WOOD & Company real estate funds were established nearly six years ago. In this relatively short amount of time, they have proven their qualities: the talent to acquire attractive properties and manage them, and the subsequent ability to deliver above-standard yields to investors. This would not have been possible without a professional and passionate team of real estate experts, headed by Jiří Hrbáček. An interview with Jiří will let you look inside WOOD & Company Real Estate.
When did WOOD & Company begin to develop its real estate business?
WOOD & Company has been operating on the market for over 30 years. However, the group did not enter the real estate investment business until the first half of 2016, when the WOOD & Company Real Estate division was established. Today, our real estate portfolio in Prague and Bratislava has a market value of more than EUR 1 billion and provides tenants with almost 310,000 square metres of leasable space.
What do you consider the real estate division’s most significant success so far?
Perhaps the greatest accomplishment is that we have consistently delivered above-average capital appreciation to our investors while ensuring active and responsible management of the buildings and assets in our funds. Of course, I must mention the acquisition of Aupark, Bratislava’s premium shopping centre, which we concluded in the spring of 2021. This is the largest real estate transaction in Slovak history and has contributed to us becoming the second-largest owner of offices and shopping centres by leasable area in Bratislava and Prague.
What criteria do you use to choose assets for your real estate sub-funds?
Our long-term aim is to deliver above-average returns to our funds’ investors. This is why we focus on assets that are capable of generating stable cash flows over time. It is important that office buildings and shopping centres are in desirable locations, with good access to public transport. We seek buildings in major cities with proven track records and a good, stable tenant mix. Commercial real estate is not the type of investment where you put your money in and watch it appreciate. You need to apply active, careful, professional, and long-term care of the assets and their tenants. This is why active asset management is critical for success. A thorough market analysis and selection of high-quality assets have resulted in the stability of our portfolio, allowing us to deliver positive results to our investors, despite the difficulties we have all endured in the past two years.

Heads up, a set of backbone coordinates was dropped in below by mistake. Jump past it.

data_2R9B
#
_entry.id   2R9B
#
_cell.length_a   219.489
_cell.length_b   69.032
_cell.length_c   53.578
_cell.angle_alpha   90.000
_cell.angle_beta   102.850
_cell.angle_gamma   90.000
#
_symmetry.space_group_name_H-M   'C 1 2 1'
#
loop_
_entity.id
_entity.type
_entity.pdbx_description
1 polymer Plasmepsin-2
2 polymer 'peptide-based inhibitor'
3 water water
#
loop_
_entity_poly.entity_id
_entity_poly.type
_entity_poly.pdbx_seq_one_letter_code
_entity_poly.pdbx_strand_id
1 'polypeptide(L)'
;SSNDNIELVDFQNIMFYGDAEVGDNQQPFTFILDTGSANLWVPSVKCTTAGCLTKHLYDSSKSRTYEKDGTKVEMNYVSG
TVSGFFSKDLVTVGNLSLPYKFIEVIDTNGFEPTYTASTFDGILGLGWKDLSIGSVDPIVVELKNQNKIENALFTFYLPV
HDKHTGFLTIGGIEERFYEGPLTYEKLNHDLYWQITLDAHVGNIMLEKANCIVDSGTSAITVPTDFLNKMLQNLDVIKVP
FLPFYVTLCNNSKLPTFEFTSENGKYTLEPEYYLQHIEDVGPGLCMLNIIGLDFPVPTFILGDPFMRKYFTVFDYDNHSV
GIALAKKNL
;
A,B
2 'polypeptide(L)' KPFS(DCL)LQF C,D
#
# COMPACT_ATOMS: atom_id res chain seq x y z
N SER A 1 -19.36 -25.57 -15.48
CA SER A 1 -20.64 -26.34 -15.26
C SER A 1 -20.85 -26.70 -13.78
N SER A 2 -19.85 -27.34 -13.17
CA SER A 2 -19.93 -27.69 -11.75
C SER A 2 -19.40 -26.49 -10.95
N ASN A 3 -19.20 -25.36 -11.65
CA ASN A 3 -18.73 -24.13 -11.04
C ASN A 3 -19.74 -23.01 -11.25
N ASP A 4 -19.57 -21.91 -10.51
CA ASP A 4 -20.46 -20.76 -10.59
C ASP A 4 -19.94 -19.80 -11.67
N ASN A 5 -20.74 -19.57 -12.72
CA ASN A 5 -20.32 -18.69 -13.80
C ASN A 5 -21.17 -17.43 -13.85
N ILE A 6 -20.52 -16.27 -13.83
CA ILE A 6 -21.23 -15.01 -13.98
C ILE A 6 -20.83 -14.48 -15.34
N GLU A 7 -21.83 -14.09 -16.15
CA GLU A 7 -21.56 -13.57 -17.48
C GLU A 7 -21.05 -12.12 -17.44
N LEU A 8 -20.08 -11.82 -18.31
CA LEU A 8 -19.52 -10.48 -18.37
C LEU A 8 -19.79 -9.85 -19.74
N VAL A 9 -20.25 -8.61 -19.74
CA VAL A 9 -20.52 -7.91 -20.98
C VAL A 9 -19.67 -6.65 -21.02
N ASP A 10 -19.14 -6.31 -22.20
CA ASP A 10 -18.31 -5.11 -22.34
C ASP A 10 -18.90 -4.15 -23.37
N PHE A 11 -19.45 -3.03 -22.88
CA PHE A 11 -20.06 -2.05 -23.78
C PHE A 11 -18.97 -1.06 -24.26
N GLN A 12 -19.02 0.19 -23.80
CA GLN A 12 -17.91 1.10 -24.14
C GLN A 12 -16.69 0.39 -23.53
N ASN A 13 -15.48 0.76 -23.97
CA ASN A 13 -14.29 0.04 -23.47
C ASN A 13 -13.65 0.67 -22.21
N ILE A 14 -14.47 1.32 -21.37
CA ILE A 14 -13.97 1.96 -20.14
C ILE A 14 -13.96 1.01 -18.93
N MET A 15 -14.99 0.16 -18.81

Speaking of positive results, please be more precise. How did your real estate fund perform last year?
Over the past year, our investors have earned a return of 11.66% in the case of the WOOD & Company Office Sub-Fund, specialising in office buildings. The average annual return of this Sub-Fund for the past three years has reached 10.97% p.a., with the annualised return from inception at 12.04% p.a. Investors in the WOOD & Company Retail Sub-Fund focusing on shopping centres have earned 7.4% over the past 12 months, with the average annual return for three years at 10.11% p.a. and the annualised return since inception at 15.13% p.a. As can be seen, the pandemic had a greater impact on the retail segment relative to the office sector. Both the Retail Sub-Fund and the Office Sub-Fund are now available for trading on the Prague Stock Exchange. The return of WOOD & Company AUP Bratislava, which was established last year and whose only asset is the Aupark Shopping Centre in Bratislava, amounts to 5.63%. With respect to the AUP Sub-Fund, we are talking about returns for around seven months.